- Governments to reform their laws to end criminalization of the provision of health care in accordance with professional ethics; and
- Ministers of health to expand efforts to protect health care in conflict and to engage with their military and security forces, peacekeepers, armed groups, and front-line health workers to protect health care from violence.
“Those in a position of authority and power, including political, military, and health leaders and UN institutions, must accompany their statements and declarations with meaningful actions. Six years after passing Security Council Resolution 2286, countries have made no significant progress in enacting its requirements. The unrelenting horrors in Ethiopia, Myanmar, Haiti, Yemen, Ukraine, and beyond should be the overdue wakeup call for world leaders to defend besieged doctors and nurses around the globe,” said Houssam al-Nahhas, Middle East and North Africa Researcher at Physicians for Human Rights.
Information on the Safeguarding Health in Conflict Coalition:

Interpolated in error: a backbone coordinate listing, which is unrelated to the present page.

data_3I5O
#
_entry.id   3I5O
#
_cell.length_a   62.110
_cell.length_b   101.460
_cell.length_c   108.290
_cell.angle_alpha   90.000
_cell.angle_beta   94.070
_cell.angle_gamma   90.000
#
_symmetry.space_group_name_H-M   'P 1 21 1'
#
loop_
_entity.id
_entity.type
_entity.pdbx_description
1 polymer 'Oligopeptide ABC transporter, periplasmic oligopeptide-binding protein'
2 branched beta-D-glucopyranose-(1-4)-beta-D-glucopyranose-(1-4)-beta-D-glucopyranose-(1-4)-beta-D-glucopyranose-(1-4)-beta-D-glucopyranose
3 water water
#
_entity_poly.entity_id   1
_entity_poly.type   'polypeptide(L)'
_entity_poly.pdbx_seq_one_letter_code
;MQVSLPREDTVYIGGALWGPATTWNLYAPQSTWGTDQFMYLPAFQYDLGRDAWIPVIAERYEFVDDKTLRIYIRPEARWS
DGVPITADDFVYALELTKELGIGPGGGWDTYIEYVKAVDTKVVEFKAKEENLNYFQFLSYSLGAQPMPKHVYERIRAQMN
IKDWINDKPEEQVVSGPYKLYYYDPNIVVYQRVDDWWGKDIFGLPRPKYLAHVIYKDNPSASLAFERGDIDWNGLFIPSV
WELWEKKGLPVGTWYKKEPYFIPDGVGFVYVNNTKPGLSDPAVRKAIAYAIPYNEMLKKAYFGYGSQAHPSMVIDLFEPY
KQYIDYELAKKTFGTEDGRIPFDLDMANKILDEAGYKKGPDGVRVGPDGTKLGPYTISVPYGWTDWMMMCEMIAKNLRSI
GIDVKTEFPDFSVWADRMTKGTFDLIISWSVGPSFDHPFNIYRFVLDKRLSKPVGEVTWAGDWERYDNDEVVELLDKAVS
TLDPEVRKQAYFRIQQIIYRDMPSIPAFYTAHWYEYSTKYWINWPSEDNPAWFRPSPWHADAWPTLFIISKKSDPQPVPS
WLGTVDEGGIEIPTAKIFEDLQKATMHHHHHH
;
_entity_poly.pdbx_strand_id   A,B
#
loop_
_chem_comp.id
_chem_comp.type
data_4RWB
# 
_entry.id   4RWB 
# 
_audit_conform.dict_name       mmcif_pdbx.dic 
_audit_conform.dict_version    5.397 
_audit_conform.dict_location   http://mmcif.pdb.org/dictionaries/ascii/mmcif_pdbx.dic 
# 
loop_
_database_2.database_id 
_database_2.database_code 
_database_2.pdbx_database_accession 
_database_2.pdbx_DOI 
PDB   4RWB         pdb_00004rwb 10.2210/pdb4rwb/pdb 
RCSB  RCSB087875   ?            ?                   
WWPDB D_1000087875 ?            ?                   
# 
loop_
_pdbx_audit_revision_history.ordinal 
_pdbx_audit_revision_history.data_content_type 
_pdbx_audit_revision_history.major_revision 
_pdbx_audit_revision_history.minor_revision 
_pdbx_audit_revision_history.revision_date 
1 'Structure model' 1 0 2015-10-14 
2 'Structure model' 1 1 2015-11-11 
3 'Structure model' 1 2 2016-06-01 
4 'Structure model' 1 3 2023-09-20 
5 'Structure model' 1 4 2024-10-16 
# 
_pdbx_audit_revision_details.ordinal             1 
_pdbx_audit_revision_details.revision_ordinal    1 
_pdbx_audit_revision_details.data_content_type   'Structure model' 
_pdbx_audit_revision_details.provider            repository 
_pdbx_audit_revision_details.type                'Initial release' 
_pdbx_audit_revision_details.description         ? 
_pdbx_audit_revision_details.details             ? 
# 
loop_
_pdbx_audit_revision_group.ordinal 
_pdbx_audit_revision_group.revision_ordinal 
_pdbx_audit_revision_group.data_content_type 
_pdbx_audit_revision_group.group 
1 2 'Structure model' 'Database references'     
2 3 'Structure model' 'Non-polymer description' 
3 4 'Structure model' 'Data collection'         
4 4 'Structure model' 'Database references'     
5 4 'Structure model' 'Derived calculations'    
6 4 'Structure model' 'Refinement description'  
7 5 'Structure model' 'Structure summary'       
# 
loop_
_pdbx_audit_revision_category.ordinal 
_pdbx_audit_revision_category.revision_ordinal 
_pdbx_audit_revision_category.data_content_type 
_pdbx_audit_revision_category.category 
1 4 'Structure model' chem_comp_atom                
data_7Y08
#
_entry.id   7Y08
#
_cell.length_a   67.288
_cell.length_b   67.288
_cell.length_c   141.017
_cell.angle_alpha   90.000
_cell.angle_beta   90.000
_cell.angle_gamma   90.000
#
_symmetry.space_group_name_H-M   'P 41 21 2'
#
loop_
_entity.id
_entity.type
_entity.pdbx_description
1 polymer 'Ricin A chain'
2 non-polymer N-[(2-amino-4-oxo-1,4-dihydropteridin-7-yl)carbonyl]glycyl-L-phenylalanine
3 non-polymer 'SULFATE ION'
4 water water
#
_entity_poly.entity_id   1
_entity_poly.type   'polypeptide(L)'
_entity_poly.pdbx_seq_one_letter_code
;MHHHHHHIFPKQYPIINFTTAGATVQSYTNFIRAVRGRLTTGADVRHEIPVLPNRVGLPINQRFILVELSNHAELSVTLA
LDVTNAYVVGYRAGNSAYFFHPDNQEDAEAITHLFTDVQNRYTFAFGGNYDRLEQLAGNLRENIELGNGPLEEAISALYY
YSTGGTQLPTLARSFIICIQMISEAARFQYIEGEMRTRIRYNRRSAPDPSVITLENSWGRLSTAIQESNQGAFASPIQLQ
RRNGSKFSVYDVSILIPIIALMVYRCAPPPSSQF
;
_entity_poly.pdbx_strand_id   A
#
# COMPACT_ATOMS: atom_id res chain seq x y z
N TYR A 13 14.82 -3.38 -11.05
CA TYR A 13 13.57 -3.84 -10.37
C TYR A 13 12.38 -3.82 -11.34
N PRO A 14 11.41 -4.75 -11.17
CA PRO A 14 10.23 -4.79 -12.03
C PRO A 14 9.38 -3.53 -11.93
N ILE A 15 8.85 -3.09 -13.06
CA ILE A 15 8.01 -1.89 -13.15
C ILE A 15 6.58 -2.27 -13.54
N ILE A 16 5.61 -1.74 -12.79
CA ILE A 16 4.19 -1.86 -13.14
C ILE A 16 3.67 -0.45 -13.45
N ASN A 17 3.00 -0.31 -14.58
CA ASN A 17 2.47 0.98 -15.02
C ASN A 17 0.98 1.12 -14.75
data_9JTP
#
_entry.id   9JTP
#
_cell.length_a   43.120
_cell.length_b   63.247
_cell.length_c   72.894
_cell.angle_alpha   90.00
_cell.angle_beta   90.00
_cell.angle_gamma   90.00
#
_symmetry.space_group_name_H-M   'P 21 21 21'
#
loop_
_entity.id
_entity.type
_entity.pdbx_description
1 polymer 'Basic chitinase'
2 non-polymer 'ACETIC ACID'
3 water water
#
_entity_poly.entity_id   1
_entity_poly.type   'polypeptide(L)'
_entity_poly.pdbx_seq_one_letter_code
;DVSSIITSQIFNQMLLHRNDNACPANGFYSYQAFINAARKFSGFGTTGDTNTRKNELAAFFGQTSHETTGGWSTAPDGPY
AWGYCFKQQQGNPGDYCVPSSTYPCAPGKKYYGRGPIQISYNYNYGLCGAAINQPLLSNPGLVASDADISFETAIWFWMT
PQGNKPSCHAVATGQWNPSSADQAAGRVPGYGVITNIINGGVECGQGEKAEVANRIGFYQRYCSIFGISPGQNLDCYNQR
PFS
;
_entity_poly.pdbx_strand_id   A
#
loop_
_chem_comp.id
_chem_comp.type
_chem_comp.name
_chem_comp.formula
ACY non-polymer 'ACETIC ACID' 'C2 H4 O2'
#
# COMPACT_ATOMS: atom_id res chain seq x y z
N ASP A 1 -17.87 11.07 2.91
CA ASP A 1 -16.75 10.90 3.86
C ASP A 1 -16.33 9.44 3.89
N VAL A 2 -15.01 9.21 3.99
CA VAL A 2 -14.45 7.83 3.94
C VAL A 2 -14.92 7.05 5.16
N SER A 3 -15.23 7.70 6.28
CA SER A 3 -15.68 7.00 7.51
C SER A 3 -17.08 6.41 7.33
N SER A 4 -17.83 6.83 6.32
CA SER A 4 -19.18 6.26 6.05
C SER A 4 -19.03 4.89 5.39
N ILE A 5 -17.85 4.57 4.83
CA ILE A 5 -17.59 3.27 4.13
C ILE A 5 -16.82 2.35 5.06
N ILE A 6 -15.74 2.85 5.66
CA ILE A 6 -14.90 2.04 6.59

The Safeguarding Health in Conflict Coalition is a group of more than 40 organizations working to protect health workers and services threatened by war or civil unrest. SHCC has raised awareness of global attacks on health and pressed United Nations agencies for greater global action to protect the security of health care. The coalition monitors attacks, strengthens universal norms of respect for the right to health, and demands accountability for perpetrators.
The Steering Committee includes: Center for Public Health and Human Rights at the Johns Hopkins Bloomberg School of Public Health, IntraHealth International, Human Rights Watch, Insecurity Insight, International Council of Nurses, International Federation of Medical Students’ Associations, Johns Hopkins Center for Humanitarian Health, Management Sciences for Health, Medact, Office of Global Health, Drexel Dornsife School of Public Health, Physicians for Human Rights, Syrian American Medical Society, Watchlist on Children and Armed Conflict, and Human Rights Center, University of California, Berkeley School of Law.
Physicians for Human Rights (PHR) is a New York-based advocacy organization that uses science and medicine to prevent mass atrocities and severe human rights violations. Learn more here.